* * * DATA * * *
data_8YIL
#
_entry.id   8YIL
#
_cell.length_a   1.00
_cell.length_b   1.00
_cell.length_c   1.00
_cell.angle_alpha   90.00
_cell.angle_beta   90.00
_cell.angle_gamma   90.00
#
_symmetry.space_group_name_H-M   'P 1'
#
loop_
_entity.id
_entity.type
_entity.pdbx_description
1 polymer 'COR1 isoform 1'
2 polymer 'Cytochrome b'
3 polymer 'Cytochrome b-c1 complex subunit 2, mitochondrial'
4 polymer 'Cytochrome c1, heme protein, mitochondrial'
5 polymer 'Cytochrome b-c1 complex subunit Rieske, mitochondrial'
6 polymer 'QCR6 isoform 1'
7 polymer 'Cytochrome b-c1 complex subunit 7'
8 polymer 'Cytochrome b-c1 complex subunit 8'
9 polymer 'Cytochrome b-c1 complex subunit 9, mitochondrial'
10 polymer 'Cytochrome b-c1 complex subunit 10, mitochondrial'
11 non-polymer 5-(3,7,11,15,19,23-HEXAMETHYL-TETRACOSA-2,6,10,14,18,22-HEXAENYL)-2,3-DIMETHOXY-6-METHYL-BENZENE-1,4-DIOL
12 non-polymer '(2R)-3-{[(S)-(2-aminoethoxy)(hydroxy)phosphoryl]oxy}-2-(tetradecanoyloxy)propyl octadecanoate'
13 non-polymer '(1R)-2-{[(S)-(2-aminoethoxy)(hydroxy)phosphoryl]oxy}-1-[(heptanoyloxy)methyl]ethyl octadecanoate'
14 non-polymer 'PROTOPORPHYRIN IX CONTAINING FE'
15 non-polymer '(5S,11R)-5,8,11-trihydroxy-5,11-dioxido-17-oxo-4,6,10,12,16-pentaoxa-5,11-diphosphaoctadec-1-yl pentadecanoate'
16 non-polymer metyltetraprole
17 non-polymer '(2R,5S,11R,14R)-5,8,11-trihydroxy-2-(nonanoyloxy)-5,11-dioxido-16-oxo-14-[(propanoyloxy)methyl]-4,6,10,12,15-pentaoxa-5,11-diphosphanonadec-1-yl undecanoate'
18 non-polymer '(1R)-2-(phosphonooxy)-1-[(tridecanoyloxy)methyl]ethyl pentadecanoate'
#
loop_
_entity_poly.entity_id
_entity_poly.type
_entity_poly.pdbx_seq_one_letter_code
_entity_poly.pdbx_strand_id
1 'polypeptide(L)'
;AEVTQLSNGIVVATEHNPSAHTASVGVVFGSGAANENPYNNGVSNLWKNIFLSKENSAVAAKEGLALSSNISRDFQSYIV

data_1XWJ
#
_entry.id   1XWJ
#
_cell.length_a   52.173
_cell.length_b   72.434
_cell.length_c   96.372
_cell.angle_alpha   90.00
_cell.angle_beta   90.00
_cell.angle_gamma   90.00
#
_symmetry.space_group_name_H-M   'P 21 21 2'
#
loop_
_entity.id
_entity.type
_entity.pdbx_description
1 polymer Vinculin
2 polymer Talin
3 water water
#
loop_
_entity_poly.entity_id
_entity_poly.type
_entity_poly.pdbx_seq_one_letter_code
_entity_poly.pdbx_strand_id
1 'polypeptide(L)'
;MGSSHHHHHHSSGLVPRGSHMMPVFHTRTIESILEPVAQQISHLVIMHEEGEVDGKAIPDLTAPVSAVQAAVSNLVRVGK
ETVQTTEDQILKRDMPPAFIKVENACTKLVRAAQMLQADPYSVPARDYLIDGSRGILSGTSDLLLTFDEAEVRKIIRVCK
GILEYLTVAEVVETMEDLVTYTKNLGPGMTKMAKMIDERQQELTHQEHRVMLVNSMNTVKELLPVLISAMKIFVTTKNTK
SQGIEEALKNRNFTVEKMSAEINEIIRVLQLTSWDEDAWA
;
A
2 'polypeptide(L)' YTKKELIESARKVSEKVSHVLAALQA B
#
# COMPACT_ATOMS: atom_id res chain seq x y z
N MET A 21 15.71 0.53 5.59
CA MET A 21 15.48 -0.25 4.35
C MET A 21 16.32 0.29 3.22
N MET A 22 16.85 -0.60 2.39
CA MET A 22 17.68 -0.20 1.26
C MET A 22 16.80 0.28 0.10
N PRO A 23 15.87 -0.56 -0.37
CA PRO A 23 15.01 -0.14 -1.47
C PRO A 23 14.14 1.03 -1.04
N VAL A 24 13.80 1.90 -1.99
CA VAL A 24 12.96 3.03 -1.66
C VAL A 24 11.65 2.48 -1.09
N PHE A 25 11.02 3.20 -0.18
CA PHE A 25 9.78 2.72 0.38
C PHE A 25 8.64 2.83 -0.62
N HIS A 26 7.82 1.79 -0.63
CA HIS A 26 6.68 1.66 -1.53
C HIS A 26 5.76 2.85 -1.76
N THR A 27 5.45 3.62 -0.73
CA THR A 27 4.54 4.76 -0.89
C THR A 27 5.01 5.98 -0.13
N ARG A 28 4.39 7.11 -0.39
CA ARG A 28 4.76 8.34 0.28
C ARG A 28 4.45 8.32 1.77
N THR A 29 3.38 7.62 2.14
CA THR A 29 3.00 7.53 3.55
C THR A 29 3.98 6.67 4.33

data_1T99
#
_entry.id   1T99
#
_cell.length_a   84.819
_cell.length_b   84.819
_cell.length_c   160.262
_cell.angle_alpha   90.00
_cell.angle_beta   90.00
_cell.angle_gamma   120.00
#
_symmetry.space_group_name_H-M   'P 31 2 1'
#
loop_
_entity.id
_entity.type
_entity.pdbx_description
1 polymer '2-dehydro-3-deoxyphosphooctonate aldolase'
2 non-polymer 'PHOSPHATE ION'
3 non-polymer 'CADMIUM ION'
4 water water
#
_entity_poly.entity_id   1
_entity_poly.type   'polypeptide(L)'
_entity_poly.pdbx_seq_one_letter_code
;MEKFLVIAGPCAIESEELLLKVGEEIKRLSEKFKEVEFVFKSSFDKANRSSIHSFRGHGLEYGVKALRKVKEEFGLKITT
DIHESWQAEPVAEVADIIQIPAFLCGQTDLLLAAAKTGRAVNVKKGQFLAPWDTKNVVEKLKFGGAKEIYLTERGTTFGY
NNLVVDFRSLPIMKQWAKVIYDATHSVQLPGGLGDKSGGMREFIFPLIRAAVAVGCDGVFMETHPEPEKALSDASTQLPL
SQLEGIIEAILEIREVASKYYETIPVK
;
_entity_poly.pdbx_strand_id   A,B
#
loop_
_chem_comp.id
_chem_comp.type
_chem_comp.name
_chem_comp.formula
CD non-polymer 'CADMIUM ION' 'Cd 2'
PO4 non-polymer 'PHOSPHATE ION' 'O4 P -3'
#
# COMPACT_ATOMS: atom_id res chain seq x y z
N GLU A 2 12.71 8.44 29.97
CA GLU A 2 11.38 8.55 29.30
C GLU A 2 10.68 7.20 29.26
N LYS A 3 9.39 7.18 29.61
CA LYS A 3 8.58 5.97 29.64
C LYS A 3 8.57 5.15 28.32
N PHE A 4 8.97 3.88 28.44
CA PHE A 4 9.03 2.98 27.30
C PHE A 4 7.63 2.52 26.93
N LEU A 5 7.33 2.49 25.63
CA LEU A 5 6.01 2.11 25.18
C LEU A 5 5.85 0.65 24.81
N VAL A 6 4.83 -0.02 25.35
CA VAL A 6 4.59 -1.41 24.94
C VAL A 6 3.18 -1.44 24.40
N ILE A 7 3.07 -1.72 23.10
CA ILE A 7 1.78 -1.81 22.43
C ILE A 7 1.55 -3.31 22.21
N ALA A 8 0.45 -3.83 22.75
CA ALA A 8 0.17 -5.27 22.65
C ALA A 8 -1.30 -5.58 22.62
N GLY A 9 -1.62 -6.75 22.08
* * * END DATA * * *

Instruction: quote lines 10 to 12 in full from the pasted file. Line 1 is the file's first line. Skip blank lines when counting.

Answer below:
_cell.angle_gamma   90.00
#
_symmetry.space_group_name_H-M   'P 1'